1. “Under the circs” is a favourite of my mother’s and I think she picked it up in the Wrens in WWII.
      1. Thanks for the enlightenment Olivia.
        I shall probably start using this now – it will probs really annoy the rest of the family.
  21. I had a quick look at this. Heine was my FOI and then I got Thus;then I gave up. My time was two minutes.
    Agree Lac is very tricky. I knew Lakh.
    You may be interested to know that Heine spent time in London, in a house on Craven Street- there is a plaque. It’s near The Ship and Shovel which some will know;under Charing Cross station.
    Also in Craven Street is the Benjamin Franklin House -which is open to the public. Best to book a tour in advance;it’s well worth it and afterwards you can see the Heine house and go to the pub. David
    1. It’s the Ship and Shovell (named after Sir Cloudesley, whose portrait is displayed on the inn sign). Still at least you didn’t change the “p” to a “t” as well.
  22. I didn’t get CIRCLETS and went for DISCLETS which isn’t actually a word but plausibly could mean rings. Held up for ages too since I put RETRO for REPRO on the basis that the clue worked differently. There was probably a material that had RET after a first letter removed (“not original material”) and the literal being “back”. But then I couldn’t fit anything in for the writing. I even had thought busy=cop and homework=prep but it took an age for the penny to drop. It is funny just how long an incorrect answer can hold you up.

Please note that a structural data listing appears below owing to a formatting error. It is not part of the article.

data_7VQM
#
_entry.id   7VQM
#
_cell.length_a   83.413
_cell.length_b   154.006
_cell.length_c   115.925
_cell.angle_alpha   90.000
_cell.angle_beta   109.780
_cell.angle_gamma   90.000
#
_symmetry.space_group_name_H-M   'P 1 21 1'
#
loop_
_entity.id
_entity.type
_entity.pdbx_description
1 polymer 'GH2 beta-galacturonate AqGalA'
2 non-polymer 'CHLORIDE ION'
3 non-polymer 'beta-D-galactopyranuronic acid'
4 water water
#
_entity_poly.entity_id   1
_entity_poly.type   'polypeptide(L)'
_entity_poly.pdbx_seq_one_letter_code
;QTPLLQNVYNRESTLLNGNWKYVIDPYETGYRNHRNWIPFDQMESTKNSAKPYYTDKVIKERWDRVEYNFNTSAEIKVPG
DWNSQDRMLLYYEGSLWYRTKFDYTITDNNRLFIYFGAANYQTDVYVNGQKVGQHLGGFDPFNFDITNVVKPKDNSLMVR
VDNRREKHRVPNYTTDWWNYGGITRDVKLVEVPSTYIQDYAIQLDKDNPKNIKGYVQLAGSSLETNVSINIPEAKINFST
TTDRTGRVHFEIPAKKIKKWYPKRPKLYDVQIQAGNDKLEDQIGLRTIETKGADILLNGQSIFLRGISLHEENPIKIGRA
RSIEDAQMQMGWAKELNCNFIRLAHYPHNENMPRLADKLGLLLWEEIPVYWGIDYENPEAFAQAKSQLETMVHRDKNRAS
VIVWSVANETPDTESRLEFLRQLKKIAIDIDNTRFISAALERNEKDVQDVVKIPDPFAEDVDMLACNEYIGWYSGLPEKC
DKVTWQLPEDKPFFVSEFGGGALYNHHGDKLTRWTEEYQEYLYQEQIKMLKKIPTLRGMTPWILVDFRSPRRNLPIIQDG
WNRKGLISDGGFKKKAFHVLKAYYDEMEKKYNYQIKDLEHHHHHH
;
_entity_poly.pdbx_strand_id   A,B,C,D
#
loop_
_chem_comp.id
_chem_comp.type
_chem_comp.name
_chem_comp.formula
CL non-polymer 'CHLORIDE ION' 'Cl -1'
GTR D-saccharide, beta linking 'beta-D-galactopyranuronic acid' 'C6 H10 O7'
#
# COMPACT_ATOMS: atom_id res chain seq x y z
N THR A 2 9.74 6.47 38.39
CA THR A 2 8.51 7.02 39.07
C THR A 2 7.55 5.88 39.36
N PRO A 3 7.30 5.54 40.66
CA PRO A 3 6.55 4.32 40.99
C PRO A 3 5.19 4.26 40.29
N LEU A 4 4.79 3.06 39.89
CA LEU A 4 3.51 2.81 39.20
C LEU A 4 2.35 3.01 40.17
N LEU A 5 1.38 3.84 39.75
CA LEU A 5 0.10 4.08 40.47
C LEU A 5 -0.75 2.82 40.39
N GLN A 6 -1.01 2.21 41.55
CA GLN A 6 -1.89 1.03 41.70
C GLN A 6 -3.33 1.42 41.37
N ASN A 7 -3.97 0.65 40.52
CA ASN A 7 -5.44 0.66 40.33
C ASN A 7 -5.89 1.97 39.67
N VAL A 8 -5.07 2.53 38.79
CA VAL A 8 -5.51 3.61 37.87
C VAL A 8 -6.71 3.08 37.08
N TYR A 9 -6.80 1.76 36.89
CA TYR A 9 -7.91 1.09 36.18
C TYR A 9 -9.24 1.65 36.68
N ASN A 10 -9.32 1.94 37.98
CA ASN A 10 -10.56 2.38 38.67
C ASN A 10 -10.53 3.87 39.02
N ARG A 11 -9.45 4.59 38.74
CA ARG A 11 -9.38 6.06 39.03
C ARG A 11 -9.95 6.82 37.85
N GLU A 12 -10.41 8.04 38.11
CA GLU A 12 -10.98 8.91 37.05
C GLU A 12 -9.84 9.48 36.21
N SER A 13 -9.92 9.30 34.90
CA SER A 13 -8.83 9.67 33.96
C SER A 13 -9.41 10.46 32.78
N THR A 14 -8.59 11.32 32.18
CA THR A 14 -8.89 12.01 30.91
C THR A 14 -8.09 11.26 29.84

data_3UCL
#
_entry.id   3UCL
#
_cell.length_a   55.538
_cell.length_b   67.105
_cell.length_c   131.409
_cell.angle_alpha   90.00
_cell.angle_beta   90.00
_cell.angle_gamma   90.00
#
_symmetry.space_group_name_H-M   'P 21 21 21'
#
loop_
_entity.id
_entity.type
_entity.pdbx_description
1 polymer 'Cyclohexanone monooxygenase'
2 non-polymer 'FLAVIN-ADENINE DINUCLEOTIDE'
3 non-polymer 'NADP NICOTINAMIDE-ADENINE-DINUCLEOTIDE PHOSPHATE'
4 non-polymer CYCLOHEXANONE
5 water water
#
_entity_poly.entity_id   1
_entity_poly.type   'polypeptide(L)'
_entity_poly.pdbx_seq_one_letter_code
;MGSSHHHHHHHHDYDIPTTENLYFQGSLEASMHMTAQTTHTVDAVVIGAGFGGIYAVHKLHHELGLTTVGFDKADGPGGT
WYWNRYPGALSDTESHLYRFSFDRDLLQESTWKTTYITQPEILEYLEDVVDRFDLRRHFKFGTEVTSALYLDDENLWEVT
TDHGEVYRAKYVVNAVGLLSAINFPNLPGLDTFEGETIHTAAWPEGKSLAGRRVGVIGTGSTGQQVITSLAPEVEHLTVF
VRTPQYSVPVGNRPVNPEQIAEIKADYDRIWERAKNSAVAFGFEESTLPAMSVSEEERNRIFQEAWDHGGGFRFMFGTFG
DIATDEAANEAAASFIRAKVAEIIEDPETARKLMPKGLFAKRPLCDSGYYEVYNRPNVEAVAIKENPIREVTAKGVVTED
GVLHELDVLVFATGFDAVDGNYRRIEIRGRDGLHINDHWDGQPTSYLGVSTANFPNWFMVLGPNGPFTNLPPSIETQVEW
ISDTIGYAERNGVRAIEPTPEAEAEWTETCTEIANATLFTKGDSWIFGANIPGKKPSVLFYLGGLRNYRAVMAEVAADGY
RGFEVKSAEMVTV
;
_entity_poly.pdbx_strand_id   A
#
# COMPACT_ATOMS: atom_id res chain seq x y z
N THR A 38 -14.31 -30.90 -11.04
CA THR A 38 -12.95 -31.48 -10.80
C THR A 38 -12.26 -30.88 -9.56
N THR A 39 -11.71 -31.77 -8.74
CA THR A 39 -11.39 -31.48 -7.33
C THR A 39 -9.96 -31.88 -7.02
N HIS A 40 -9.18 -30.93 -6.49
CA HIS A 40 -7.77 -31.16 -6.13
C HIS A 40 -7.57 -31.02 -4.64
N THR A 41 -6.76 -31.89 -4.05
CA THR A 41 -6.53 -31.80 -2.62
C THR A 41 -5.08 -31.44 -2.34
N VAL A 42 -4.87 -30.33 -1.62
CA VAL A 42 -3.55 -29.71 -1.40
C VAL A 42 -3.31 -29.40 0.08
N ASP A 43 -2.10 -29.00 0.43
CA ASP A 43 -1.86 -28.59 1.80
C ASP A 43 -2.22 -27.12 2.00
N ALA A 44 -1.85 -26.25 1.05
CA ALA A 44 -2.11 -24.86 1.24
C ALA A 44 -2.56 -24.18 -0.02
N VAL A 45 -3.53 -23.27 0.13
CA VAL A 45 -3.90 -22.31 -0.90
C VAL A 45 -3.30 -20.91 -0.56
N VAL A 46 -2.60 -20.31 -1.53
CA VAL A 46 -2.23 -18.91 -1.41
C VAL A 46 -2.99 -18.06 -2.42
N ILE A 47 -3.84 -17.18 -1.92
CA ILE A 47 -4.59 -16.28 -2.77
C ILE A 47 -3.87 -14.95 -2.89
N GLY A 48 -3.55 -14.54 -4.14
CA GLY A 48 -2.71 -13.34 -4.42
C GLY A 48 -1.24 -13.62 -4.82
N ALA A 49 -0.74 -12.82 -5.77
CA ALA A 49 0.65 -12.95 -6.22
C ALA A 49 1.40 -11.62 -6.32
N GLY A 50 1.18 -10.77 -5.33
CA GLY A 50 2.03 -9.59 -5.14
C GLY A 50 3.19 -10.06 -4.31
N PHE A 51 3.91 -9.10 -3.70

23. I tackled this at 1am just as I should’ve gone to bed, and finished with 2 wrong in 49:20. I had HAINE for the German author as in “article in” penned by HE without really parsing the clue fully. I meant to go back to it but sleepily forgot. I managed to get LAC and IDA, but for no other reason than it fitted, put AGENT for 5d, not even noticing that INCONSIDERATE changed it to AGENE. The perils of switching to electronic solving! I used to be more awake for solving when the paper didn’t arrive until 6:30am. I should’ve been warned, when the stats showed Verlaine took over 10 minutes, that it would be tougher than usual. I must discipline myself not to start just before bedtime! Otherwise an enjoyable and challenging puzzle. Thanks setter and Pip.